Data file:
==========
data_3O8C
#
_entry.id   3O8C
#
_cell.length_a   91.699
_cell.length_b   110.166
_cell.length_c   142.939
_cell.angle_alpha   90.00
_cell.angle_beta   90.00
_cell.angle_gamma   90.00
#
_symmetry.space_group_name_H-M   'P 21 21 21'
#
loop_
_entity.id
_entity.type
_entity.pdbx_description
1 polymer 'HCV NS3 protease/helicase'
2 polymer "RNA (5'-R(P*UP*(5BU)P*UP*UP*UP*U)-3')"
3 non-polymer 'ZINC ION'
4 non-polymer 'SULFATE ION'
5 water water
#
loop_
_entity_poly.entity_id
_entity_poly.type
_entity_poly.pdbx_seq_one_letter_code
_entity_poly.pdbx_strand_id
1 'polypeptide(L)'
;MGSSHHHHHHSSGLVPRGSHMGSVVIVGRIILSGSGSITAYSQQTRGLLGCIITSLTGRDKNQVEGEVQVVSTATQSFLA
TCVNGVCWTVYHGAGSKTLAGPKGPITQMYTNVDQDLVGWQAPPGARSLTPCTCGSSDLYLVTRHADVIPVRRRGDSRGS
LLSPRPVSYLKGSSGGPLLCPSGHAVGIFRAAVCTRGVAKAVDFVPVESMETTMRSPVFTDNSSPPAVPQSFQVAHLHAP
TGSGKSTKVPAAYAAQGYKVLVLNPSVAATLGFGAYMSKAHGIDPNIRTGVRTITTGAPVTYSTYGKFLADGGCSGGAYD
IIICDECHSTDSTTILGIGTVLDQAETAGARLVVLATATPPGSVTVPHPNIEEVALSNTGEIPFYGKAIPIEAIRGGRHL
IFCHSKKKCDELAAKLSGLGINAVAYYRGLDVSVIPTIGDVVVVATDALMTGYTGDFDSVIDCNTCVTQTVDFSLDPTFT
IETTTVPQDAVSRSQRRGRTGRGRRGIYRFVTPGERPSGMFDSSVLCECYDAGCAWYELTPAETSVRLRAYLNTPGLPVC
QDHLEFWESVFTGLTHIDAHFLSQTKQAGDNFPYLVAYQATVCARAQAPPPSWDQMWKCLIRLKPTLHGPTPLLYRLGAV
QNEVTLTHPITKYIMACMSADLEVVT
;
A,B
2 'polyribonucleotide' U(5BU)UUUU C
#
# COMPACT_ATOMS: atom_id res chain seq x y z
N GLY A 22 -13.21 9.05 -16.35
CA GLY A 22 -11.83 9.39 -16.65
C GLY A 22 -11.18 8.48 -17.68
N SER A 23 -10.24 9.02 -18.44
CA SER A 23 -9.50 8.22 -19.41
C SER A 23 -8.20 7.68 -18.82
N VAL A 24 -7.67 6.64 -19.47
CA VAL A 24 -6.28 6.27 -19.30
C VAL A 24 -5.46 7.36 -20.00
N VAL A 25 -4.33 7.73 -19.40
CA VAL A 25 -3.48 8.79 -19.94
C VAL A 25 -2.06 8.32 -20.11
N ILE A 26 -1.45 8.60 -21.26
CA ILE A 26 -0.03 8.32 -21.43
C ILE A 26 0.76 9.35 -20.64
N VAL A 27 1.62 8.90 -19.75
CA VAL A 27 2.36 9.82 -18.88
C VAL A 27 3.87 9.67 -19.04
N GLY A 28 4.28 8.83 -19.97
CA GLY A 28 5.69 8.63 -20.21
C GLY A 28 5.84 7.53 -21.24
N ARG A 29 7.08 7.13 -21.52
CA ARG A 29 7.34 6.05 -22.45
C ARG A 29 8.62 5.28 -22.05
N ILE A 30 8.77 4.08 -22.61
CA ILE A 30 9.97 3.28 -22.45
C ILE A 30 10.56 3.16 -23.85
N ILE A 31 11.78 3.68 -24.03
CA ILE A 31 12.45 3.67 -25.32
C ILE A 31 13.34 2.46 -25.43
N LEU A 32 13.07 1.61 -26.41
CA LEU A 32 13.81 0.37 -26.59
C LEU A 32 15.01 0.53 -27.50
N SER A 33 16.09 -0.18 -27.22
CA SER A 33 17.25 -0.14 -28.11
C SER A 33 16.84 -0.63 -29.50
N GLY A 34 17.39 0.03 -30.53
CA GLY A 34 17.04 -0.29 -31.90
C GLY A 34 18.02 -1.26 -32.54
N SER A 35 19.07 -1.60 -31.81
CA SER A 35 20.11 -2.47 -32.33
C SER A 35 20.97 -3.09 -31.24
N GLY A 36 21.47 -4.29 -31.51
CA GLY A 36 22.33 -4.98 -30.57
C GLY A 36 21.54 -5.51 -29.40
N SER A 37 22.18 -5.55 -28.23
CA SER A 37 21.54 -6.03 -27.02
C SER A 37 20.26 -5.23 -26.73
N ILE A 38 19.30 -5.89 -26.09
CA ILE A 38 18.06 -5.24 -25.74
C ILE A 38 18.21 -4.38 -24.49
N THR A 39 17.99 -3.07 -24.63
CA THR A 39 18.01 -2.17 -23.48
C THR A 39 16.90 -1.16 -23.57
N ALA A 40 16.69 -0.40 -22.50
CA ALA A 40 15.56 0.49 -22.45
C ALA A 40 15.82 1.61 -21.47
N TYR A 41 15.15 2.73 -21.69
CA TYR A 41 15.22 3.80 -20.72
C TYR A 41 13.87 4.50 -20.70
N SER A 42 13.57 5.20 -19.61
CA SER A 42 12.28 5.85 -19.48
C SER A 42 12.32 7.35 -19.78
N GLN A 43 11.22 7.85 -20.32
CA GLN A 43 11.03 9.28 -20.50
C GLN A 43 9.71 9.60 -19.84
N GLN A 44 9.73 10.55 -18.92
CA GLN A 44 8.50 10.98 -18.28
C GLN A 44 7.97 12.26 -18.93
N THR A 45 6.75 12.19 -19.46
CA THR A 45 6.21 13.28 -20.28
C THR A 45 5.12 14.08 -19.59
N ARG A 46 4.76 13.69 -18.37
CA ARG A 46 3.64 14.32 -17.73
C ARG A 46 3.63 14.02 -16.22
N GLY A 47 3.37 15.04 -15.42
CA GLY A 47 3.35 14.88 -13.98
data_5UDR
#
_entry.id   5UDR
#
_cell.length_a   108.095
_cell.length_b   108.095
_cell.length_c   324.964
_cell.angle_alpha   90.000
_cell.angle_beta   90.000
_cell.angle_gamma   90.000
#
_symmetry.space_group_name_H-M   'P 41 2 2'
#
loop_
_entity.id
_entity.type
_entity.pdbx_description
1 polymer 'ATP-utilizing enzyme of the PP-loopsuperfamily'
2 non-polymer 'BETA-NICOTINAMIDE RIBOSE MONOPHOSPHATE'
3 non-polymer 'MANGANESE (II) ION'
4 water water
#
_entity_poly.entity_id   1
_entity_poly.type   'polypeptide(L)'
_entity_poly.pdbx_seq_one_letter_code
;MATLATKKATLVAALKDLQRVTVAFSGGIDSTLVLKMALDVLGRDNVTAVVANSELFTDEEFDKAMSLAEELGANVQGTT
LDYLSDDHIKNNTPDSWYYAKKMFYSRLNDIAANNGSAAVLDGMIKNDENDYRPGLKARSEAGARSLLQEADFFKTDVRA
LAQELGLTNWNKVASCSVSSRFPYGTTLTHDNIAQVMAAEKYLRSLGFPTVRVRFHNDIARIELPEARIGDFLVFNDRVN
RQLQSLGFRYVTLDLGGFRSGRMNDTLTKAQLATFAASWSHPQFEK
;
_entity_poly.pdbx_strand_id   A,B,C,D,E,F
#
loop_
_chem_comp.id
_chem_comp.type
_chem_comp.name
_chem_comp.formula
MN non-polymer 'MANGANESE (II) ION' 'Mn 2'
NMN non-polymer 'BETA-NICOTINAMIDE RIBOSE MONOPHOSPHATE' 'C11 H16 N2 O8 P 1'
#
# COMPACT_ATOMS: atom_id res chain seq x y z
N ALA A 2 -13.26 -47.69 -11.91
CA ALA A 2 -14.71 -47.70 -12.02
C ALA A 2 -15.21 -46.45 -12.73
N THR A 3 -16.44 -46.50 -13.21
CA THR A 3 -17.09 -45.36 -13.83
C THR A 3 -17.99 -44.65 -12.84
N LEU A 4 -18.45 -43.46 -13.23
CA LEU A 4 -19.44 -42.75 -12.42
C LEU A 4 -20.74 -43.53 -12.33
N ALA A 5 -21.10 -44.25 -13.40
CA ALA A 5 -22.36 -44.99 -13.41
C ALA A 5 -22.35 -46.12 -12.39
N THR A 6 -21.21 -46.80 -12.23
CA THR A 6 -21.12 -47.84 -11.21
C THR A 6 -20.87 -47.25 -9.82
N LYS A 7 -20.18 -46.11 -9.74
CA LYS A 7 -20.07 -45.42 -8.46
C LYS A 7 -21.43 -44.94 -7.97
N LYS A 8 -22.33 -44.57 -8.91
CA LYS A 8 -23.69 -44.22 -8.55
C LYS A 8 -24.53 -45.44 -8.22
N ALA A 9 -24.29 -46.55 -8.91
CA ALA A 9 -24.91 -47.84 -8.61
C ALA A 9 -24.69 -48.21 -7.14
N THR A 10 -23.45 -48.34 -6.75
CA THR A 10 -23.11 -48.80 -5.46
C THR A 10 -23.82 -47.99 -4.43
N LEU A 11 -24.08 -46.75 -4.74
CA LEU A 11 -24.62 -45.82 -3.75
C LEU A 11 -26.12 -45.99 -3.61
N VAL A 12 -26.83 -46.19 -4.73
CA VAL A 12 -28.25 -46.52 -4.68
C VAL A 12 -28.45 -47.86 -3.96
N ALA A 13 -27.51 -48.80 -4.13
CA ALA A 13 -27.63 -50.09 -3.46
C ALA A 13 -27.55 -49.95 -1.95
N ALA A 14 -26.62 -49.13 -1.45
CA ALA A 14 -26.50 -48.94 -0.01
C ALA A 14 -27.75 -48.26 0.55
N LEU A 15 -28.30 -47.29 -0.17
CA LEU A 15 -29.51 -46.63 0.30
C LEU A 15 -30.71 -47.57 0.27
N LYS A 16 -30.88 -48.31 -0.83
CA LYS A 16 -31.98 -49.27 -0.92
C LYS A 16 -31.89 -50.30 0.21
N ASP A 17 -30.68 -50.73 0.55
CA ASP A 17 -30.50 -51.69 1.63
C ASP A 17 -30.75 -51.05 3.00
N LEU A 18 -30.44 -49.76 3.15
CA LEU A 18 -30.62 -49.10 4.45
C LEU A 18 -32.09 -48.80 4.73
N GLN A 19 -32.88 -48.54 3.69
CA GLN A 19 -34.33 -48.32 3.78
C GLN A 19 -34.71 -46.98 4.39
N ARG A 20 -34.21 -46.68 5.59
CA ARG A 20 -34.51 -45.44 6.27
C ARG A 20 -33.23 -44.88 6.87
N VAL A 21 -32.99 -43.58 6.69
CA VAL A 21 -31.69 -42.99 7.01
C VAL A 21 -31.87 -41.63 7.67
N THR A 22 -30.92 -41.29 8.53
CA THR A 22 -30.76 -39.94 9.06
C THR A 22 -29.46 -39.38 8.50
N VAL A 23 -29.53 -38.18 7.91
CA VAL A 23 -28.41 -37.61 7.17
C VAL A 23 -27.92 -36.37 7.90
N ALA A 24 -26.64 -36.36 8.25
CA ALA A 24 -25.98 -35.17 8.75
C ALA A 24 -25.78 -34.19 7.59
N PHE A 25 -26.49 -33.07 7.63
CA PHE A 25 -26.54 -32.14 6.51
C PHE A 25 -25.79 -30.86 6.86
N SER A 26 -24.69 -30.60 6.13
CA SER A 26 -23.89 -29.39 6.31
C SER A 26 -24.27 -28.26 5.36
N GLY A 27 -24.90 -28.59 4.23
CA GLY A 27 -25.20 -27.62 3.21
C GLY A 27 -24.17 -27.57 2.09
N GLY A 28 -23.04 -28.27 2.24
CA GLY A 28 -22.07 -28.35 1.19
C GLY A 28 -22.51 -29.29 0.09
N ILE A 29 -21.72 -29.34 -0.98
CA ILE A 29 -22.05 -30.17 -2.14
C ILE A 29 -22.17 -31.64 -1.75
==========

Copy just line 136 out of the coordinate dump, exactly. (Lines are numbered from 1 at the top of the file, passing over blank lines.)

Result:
_entity.type